Morning Edition

Weekdays from 5am to 9am
Steve Inskeep and Renee Montagne

Morning Edition provides news in context, airs thoughtful ideas and commentary, and reviews important new music, books, and events in the arts. All with voices and sounds that invite listeners to experience the stories.

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Business
4:00 am
Fri April 6, 2012

Average U.S. Car Price Tops $30,000

Average prices for cars are at an all-time high, reflecting increased demand and a healthier economy. The average car price has gone up nearly $2,000 since last year. Even though car prices are higher, buyers haven't shied away from picking up a new car.

Business
4:00 am
Fri April 6, 2012

GOP, Democrats Budgets Reflect Different Approaches

Steve Inskeep talks to David Wessel, economics editor of The Wall Street Journal, about how the Republican budget by Wisconsin Representative Paul Ryan compares with President Obama's proposal. The plans show differences on spending, taxes and dealing with the government.

Business
4:00 am
Fri April 6, 2012

The Last Word In Business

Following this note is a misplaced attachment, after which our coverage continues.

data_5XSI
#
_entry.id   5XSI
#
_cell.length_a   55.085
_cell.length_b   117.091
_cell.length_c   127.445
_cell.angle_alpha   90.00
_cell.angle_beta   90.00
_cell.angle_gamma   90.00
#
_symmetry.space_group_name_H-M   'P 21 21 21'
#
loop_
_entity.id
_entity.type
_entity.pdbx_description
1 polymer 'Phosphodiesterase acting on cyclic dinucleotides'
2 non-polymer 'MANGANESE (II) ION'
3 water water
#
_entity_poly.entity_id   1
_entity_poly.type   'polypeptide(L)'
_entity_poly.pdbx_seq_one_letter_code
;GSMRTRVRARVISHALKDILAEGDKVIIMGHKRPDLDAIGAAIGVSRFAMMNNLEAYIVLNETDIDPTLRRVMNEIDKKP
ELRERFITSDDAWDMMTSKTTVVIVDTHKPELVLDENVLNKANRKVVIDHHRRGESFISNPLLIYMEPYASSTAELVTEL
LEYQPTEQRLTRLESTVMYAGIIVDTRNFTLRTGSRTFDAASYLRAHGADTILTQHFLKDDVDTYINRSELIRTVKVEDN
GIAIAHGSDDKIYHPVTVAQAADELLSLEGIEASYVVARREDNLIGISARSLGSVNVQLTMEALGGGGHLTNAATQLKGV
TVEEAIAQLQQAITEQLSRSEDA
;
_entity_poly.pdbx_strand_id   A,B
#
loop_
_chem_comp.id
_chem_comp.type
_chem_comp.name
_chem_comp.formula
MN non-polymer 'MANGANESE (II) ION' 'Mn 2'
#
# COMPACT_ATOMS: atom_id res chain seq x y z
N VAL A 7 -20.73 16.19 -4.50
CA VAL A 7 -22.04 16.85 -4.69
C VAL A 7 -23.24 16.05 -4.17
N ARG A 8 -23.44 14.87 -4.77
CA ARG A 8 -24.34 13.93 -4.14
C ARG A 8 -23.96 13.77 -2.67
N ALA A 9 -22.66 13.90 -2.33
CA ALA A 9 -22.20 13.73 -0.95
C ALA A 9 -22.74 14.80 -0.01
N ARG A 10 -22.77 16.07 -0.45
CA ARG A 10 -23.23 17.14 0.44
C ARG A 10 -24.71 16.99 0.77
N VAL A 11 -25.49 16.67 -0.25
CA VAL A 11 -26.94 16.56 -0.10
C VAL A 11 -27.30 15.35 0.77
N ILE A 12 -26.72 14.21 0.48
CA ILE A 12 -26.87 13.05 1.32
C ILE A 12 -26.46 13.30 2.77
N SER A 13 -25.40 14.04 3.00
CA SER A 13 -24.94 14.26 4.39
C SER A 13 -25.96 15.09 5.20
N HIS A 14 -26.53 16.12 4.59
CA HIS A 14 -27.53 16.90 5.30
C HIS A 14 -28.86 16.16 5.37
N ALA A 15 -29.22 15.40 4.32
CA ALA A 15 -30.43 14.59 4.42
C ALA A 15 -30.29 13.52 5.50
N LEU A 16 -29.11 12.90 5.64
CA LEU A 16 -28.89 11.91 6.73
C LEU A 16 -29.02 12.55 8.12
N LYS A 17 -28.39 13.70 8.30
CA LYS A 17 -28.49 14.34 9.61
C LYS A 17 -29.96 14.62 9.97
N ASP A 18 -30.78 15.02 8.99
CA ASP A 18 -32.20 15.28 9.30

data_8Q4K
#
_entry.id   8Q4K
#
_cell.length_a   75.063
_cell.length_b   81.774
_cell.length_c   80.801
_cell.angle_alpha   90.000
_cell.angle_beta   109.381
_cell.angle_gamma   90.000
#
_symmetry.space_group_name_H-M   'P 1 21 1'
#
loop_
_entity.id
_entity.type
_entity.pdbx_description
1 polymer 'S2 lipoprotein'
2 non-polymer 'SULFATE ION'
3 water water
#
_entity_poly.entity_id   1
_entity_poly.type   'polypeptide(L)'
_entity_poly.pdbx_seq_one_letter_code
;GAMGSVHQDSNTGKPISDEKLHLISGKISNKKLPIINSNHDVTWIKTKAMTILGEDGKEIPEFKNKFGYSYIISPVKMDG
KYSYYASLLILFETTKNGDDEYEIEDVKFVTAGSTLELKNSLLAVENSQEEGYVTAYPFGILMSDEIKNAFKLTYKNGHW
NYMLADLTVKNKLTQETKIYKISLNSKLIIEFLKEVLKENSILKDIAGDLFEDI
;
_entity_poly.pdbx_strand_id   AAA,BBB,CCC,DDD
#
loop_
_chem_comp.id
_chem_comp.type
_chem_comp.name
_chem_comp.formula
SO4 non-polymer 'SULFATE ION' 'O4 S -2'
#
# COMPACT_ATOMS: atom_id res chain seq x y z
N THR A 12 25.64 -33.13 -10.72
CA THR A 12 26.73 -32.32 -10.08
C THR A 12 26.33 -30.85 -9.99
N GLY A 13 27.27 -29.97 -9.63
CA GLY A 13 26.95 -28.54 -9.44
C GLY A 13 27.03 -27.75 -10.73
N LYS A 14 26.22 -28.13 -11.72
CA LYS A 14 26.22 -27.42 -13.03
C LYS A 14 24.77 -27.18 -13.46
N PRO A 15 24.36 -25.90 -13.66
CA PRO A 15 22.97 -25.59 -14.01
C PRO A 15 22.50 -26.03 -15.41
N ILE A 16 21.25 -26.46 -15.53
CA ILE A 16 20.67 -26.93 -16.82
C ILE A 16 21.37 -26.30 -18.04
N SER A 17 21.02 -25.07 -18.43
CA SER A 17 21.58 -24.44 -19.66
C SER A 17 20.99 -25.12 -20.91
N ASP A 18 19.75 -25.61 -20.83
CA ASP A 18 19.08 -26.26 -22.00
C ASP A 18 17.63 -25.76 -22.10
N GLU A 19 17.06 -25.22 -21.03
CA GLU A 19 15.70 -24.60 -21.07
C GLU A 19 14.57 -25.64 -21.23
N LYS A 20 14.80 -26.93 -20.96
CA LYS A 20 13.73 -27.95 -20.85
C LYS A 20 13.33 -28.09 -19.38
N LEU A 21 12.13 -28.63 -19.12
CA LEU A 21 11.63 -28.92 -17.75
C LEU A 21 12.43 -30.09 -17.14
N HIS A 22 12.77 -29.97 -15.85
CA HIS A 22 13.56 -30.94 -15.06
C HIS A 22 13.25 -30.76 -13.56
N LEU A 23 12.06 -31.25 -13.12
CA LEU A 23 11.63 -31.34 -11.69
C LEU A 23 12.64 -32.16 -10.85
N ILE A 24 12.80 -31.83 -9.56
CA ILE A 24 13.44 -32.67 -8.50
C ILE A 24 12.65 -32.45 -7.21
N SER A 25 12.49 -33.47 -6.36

According to The Consumerist, the video game publisher received more than 250,000 reader votes for that distinction. It was singled out for deliberately holding back video game content so it can charge for it later, and for buying up small video game companies to squash competition.

Movies
4:00 am
Fri April 6, 2012

Get Your Geek On With 'Comic-Con Episode IV'

Movie maker Morgan Spurlock, director and star of Supersize Me and The Greatest Story Ever Sold, has a documentary opening on the West Coast this weekend: Comic-Con Episode IV: A Fan's Hope. It introduces a group of determined popular culture enthusiasts who've come to San Diego's enormous convention in the summer of 2010 to pursue their different but connected dreams.

StoryCorps
10:00 pm
Thu April 5, 2012

75 Years Later: The Day The Town School Exploded

Kenneth Honeycutt spoke about the New London School Explosion of 1937 with his wife, Gaye, in Knoxville, Tenn.
StoryCorps

Originally published on Fri April 6, 2012 7:47 am

One of the worst school disasters in American history occurred 75 years ago, when an explosion killed hundreds of students at a school in East Texas. It was an event that etched itself into the memory of Kenneth Honeycutt, now 83.

"It was an explosion in the school building that led to the death of 300 students and teachers," he says. "It was caused by an accumulation of gas throughout the school building."

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